HM0880 + interviewing   3

Competency based questions - Oxford Knight
For technical candidates technical skills matter most. However, this is not always the case, especially in smaller start-up companies where entrepreneurial flair, team fit, client management, communication and invocation matter.
Here is some basic insight into how to prepare for competency based interviews, along with example competency questions. However, for more detailed advice and advance questions, please get in touch with us here at Oxford Knight… We really do have some targeted material that can really make the difference between landing that dream job, or not.
may 2017 by HM0880
Ask What Set Previous Employees Apart to Get a Better Idea of What the Role Entails
A job interview is a time to both present yourself as an excellent candidate and to find out more about the company, team, and role so you can make an educated decision if you receive an offer. Part of that education is figuring out what you need to excel in the role.

You can find that out with just one question, laid out by Alison Green on Ask a Manager. You can tweak the question to fit the conversation, but you want to focus on finding out what made previous employees stand out and exceed expectations of the role.

Thinking back to people who have been in this position previously, what differentiated the ones who were good from the ones who were really great?
Besides setting yourself apart from other candidates by not asking a cookie cutter question, the interviewer’s answer highlights the effort you’d need to put in to be great at the position, and the level you’d need to meet to move forward in the company. The bonus is that if you do get an offer and accept it, you know from day one what you need to succeed.
february 2017 by HM0880
Broken record: startups are also probably rejecting a *lot* of engineering candi... | Hacker News
Broken record: startups are also probably rejecting a lot of engineering candidates that would perform as well or better than anyone on their existing team, because tech industry hiring processes are folkloric and irrational.
I co-manage a consultancy. We operate in the valley. We're in a very specialized niche that is especially demanding of software development skills. Our skills needs also track the market, because we have to play on our clients turf. Consultancies running in steady state have an especially direct relationship between recruiting and revenue.
A few years ago, we found ourselves crunched. We turned a lot of different knobs to try to solve the problem. For a while, Hacker News was our #1 recruiting vehicle. We ran ads. We went to events at schools. We shook down our networks and those of our team (by offering larger and larger recruiting bonuses, among other things).
We have since resolved this problem. My current perspective is that we have little trouble filling slots as we add them, in any market --- we operate in Chicago (where it is trivially easy to recruit), SFBA (harder), and NYC (hardest). We've been in a comfortable place with recruiting for almost a year now (ie, about half the lifetime of a typical startup).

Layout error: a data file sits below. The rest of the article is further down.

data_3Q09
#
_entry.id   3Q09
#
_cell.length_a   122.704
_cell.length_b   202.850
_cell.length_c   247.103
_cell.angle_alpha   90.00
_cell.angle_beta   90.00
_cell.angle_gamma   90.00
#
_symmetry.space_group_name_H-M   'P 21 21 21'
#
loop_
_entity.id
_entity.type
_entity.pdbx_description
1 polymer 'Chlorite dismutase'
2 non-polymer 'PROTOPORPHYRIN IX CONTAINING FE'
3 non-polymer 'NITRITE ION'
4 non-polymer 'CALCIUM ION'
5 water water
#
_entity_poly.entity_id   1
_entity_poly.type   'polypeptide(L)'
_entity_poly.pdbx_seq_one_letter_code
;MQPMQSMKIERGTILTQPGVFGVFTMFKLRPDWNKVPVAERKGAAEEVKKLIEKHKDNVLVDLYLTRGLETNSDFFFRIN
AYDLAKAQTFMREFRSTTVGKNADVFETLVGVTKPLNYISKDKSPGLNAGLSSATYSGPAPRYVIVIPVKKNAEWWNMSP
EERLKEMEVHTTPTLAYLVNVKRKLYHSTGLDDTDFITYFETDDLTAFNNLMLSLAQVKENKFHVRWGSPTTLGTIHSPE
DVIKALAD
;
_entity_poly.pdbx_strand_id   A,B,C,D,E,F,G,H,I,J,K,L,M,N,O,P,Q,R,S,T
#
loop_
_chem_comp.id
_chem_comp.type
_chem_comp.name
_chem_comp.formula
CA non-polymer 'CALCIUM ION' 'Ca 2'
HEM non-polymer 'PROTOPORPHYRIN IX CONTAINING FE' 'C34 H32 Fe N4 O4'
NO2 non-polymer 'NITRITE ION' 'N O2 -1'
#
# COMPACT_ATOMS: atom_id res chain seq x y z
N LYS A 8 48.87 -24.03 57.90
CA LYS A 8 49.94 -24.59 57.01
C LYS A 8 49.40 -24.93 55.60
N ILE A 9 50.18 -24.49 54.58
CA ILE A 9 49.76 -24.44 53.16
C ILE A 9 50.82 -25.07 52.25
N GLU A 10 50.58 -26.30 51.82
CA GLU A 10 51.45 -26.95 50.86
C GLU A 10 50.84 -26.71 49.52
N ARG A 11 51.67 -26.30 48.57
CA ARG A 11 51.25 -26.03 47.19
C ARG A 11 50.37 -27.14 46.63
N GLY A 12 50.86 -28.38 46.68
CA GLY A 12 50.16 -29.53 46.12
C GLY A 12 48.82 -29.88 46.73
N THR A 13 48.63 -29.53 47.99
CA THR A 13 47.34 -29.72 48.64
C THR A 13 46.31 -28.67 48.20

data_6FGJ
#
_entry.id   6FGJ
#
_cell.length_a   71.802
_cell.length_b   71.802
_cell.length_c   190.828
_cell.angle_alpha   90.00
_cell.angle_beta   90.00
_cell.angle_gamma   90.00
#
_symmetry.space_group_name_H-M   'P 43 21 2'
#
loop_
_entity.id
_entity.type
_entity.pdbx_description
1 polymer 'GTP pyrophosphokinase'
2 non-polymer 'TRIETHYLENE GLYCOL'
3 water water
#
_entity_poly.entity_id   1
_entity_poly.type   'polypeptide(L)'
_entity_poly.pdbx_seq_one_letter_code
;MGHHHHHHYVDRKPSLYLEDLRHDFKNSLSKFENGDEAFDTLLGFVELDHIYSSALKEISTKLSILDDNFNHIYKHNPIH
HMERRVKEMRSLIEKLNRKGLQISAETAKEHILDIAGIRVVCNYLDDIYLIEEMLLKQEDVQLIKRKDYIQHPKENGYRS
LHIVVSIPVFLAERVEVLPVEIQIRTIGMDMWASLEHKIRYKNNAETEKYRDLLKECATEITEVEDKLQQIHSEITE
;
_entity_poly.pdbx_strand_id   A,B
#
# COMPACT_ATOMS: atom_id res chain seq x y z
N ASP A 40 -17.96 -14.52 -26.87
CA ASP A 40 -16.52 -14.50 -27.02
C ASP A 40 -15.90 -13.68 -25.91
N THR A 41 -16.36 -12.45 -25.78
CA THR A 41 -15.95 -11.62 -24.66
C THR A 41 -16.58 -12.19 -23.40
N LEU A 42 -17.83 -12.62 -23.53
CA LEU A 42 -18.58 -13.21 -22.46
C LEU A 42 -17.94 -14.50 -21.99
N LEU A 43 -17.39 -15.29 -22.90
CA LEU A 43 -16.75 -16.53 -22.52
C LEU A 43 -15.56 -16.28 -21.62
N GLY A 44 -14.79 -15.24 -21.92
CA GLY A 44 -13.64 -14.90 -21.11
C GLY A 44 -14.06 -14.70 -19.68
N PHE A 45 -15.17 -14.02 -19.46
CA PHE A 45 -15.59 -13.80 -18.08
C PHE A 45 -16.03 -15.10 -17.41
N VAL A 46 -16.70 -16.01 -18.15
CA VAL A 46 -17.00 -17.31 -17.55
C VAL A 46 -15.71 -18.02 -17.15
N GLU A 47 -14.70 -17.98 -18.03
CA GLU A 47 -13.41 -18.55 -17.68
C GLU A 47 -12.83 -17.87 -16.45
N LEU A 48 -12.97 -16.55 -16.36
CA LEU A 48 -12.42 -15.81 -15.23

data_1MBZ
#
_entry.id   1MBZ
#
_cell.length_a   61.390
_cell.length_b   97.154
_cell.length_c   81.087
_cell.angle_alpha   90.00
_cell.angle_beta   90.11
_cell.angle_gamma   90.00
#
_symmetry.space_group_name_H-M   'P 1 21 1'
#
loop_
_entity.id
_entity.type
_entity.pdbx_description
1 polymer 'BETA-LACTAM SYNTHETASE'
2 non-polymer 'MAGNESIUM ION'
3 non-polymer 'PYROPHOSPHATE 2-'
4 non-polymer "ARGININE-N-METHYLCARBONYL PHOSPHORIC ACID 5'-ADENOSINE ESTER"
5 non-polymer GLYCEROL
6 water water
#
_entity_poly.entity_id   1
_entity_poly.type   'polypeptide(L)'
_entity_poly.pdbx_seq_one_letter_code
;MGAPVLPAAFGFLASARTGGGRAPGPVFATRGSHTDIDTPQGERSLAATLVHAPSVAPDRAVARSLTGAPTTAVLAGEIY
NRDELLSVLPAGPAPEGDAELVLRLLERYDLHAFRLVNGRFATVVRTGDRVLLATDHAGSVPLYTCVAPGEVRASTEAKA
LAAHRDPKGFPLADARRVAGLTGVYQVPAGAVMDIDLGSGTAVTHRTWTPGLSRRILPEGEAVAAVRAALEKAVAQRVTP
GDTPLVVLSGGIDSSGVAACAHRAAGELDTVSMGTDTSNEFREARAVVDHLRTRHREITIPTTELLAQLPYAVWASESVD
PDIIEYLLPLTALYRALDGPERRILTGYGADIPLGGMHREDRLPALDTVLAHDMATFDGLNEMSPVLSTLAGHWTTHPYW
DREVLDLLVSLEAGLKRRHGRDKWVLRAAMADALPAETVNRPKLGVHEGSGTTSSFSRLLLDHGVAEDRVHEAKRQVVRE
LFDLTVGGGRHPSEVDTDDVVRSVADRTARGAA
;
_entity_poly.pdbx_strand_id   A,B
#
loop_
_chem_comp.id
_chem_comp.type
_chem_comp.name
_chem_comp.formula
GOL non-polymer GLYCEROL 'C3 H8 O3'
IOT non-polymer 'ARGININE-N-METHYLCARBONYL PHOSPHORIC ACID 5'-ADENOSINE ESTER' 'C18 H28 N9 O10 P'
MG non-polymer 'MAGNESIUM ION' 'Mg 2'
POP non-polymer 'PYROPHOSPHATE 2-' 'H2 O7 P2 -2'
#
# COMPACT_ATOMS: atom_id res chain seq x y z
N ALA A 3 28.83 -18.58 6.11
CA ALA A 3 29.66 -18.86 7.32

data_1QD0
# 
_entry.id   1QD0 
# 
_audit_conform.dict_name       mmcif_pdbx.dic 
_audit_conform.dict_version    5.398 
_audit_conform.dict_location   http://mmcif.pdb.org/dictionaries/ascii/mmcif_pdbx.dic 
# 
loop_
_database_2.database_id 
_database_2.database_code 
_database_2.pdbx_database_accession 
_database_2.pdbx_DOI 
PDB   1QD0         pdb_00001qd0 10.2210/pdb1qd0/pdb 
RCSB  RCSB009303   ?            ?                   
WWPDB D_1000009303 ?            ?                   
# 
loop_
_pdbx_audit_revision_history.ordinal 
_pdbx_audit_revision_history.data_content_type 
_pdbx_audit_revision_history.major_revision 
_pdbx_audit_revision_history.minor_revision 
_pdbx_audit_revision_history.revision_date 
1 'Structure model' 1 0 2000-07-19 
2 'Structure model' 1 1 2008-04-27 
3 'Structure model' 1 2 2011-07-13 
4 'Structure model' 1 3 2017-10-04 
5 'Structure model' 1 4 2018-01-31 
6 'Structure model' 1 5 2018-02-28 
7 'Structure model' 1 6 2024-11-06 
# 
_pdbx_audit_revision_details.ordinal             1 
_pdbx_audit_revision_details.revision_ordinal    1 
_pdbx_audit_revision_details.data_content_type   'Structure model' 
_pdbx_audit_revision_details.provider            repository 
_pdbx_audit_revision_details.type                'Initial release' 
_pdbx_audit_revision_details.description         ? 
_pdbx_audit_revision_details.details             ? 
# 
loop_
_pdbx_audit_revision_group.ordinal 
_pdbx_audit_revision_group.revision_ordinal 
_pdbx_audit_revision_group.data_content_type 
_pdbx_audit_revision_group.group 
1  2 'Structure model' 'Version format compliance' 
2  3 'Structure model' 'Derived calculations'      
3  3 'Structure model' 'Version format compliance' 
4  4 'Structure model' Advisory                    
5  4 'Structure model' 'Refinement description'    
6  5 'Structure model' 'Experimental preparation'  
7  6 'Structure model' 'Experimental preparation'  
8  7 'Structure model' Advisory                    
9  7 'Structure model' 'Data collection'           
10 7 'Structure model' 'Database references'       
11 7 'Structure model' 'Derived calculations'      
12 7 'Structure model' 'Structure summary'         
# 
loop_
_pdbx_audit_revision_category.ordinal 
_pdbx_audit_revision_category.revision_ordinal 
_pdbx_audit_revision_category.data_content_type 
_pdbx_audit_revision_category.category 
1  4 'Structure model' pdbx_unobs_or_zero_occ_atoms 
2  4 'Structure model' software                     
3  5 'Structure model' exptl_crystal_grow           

I attribute our success to just a few things:
* We created long-running outreach events (the Watsi-pledging crypto challenges, the joint Square MSP CTF) that are graded so that large numbers of people can engage and get value from them, but people who are especially interested in them can self-select their way to talking to us about a job. Worth mentioning: the crypto challenges, which are currently by far our most successful recruiting vehicle (followed by Stripe's CTF #2) are just a series of emails we send; they're essentially a blog post that we weaponized instead of wasting on a blog.
* We totally overhauled our interview process, with three main goals: (1) we over-communicate and sell our roles before we ever get selective with candidates, (2) we use quantifiable work-sample tests as the most important weighted component in selecting candidates, and (3) we standardize interviews so we can track what is and isn't predictive of success.
Both of these approaches have paid off, but improving interviews has been the more important of the two. Compare the first 2/3rds of Matasano's lifetime to the last 1/3rd. The typical candidate we've hired lately would never have gotten hired at early Matasano, because (a) they wouldn't have had the resume for it, and (b) we over-weighted intangibles like how convincing candidates were in face-to-face interviews. But the candidates we've hired lately compare extremely well to our earlier teams! It's actually kind of magical: we interview people whose only prior work experience is "Line of Business .NET Developer", and they end up showing us how to write exploits for elliptic curve partial nonce bias attacks that involve Fourier transforms and BKZ lattice reduction steps that take 6 hours to run.
How? By running an outreach program that attracts people who are interested in crypto, and building an interview process that doesn't care what your resume says or how slick you are in an interview.
Matasano  interviewing 
december 2016 by HM0880

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